Intertape Polymer Group (TSX:ITP) stock has declined about 19% year to date. It’s partly because the company’s first-quarter selling, general, and administrative expenses increased 12.1% to $29.1 million, which was partly due to costs related to the Cantech acquisition. The increased costs led to a decrease in net earnings of $2.1 million to $11.4 million compared to the same period in the previous year.
The short-term pain can lead to long-term gain. Intertape completed the acquisition of Cantech early this month. It expects Cantech to strengthen its market position in tape manufacturing. Cantech manufactures industrial and specialty tapes.
A business overview
Intertape is the second-largest tape manufacturer in North America. About two-thirds of the sales of its products have a market leadership position in North America.
Where does its growth come from?
Intertape has completed a number of acquisitions in the past, resulting in high returns on equity (ROE) of at least 22% every year since 2015, while the company’s trailing 12-month ROE is nearly 26%.
Other than acquisitions, Intertape has also been building facilities to expand its production to meet estimated demands. At the end of last year, Intertape built a greenfield facility on time and on budget for $48 million. This facility expanded its water-activated tape capacity.
Intertape is also working on two greenfield facilities in India that will be used to manufacture low-cost woven products and carton-sealing tapes. The company estimates to invest $46-52 million to build these facilities, which are expected to complete in the first half of 2019.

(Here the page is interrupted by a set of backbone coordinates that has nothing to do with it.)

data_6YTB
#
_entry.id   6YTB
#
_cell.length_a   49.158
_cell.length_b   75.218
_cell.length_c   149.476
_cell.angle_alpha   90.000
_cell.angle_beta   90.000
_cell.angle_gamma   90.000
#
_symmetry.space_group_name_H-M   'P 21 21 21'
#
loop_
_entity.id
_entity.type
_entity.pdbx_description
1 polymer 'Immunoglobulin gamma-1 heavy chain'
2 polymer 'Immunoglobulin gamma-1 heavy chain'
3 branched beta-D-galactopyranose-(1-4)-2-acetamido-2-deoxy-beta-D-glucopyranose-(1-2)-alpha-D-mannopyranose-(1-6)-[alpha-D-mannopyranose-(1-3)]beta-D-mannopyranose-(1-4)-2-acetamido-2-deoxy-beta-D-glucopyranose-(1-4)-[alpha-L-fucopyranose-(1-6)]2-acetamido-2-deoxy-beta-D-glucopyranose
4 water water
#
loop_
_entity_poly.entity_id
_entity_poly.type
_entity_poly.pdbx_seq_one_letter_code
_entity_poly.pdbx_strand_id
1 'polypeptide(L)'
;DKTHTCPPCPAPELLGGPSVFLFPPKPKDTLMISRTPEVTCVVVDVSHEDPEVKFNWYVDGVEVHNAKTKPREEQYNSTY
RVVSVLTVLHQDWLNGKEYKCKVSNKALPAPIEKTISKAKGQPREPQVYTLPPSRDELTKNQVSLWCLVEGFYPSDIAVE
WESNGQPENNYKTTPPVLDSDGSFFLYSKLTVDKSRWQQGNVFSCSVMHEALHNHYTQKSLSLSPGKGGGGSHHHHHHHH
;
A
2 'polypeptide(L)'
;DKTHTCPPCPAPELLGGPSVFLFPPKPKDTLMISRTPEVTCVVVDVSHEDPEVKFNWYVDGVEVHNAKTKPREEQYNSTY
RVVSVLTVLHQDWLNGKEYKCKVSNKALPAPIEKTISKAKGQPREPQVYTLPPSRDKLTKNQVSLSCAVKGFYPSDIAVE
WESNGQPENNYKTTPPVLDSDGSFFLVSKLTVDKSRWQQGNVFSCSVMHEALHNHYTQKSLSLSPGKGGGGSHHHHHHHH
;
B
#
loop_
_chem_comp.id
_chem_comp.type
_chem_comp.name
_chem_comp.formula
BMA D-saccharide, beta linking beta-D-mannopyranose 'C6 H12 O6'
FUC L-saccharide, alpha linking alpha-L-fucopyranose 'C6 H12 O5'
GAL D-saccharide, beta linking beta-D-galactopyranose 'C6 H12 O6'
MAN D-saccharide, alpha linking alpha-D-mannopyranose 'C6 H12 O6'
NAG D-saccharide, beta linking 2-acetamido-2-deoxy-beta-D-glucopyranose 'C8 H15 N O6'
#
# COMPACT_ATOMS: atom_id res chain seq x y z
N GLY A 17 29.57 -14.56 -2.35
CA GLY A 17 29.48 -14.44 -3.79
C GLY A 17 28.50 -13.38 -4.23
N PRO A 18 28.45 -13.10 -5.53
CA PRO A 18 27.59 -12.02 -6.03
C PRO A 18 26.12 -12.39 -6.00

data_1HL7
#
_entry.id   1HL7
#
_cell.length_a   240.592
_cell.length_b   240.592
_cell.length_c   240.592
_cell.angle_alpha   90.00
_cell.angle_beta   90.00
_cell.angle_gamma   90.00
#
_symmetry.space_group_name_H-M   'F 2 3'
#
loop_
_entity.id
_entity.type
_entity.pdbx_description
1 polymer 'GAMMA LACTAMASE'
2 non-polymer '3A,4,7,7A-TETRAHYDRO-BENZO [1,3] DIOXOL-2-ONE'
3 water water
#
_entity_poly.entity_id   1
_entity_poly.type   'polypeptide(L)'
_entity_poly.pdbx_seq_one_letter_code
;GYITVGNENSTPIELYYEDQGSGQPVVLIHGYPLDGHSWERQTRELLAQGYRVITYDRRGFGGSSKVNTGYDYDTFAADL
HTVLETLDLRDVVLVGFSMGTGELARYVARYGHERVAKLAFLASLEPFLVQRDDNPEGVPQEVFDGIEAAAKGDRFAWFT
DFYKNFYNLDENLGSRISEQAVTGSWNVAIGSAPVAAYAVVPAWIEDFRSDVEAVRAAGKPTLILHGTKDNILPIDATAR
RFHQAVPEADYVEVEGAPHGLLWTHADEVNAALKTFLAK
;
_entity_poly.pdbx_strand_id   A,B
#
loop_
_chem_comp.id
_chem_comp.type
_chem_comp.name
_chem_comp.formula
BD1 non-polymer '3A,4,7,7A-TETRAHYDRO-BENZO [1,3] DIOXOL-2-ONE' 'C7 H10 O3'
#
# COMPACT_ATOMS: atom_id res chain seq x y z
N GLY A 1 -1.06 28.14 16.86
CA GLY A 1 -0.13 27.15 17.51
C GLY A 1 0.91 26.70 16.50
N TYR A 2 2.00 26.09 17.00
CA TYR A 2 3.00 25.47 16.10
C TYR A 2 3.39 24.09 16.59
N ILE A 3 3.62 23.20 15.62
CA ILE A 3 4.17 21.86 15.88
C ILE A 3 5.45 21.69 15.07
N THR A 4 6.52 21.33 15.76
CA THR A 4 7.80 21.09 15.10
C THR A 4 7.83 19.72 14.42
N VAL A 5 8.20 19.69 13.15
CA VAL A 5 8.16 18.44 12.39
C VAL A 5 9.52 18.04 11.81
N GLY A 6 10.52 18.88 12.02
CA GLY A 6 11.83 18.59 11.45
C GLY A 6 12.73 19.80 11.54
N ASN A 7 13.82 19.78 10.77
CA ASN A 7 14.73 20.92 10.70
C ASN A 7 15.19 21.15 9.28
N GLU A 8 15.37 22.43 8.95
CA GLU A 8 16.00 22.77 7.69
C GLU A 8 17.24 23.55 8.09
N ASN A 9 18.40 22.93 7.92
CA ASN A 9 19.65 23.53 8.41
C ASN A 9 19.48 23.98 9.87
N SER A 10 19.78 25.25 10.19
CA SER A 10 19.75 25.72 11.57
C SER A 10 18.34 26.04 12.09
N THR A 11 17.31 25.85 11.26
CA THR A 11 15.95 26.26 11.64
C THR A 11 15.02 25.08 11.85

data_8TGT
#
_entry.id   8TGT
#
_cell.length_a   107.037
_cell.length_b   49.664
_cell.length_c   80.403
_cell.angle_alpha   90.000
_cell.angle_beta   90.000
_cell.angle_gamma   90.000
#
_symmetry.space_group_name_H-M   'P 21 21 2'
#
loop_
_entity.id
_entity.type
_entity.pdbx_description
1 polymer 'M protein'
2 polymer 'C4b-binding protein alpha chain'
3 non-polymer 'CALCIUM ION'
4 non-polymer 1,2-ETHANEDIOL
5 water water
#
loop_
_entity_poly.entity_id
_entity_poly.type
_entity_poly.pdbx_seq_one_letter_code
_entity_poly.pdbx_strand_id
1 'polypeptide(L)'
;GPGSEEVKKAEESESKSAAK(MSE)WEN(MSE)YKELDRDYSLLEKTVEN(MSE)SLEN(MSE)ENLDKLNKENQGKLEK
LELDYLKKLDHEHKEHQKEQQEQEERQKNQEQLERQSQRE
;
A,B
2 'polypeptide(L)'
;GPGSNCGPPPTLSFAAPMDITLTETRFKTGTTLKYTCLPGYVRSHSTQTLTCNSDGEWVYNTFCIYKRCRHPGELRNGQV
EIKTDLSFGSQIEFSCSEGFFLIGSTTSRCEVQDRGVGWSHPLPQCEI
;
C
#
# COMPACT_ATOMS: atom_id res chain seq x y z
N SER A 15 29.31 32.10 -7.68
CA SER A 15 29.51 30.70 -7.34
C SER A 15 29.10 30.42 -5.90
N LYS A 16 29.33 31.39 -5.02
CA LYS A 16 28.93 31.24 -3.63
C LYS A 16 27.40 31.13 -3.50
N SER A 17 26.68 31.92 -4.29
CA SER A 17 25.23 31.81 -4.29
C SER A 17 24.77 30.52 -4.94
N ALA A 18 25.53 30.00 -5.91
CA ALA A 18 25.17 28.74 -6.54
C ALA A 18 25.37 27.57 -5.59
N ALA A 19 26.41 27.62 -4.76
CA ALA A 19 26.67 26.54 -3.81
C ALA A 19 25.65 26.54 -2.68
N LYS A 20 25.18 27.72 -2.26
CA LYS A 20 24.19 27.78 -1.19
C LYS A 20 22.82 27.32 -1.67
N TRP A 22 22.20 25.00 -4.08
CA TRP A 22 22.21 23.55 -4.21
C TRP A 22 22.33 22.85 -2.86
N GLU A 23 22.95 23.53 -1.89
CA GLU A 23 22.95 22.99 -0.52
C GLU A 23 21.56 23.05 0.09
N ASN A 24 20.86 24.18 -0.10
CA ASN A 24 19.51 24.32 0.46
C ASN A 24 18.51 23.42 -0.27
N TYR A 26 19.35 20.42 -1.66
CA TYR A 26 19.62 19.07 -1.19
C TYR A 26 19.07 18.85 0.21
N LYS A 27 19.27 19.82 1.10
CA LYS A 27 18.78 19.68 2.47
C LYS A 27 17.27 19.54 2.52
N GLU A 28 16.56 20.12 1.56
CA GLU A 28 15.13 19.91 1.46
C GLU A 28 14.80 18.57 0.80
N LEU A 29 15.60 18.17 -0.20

Intertape’s 2017 revenue growth was 11%. This year, it expects revenue to grow at a similar pace as last year and adjusted earnings before interest, taxes, depreciation, and amortization to grow 4-12%.
Valuation and upside potential
At $17.34 per share as of writing, Intertape stock trades at a price-to-earnings multiple of about 12.3, which is at the low end of its valuation range since 2014.
The analyst consensus from Thomson Reuters Corp. has a 12-month target of US$19.20 per share, or about CAD$24.50 per share, which implies more than 40% upside potential in the near term. However, it’s better to be conservative and assume that the upside will take longer materialize — perhaps over a span of two to three years.
Intertape offers a safe dividend that’s covered well by earnings with a payout ratio of about 50%. The effective yield of its U.S. dollar-denominated dividend will fluctuate depending on the strength of the U.S. dollar against the Canadian dollar for shareholders opting to receive the dividend in Canadian dollars. Intertape pays an eligible dividend that’s favourably taxed in a non-registered account.
Intertape is growing its business by acquisitions and expanding its capacity. If it grows the business in a responsible manner and keeps costs in check, the stock can make a strong comeback in the next few years. The well-valued stock also offers a safe dividend yield of about 4.2%.
This article represents the opinion of the writer, who may disagree with the “official” recommendation position of a Motley Fool premium service or advisor. We’re Motley! Questioning an investing thesis — even one of our own — helps us all think critically about investing and make decisions that help us become smarter, happier, and richer, so we sometimes publish articles that may not be in line with recommendations, rankings or other content.
Fool contributor Kay Ng owns shares of Intertape.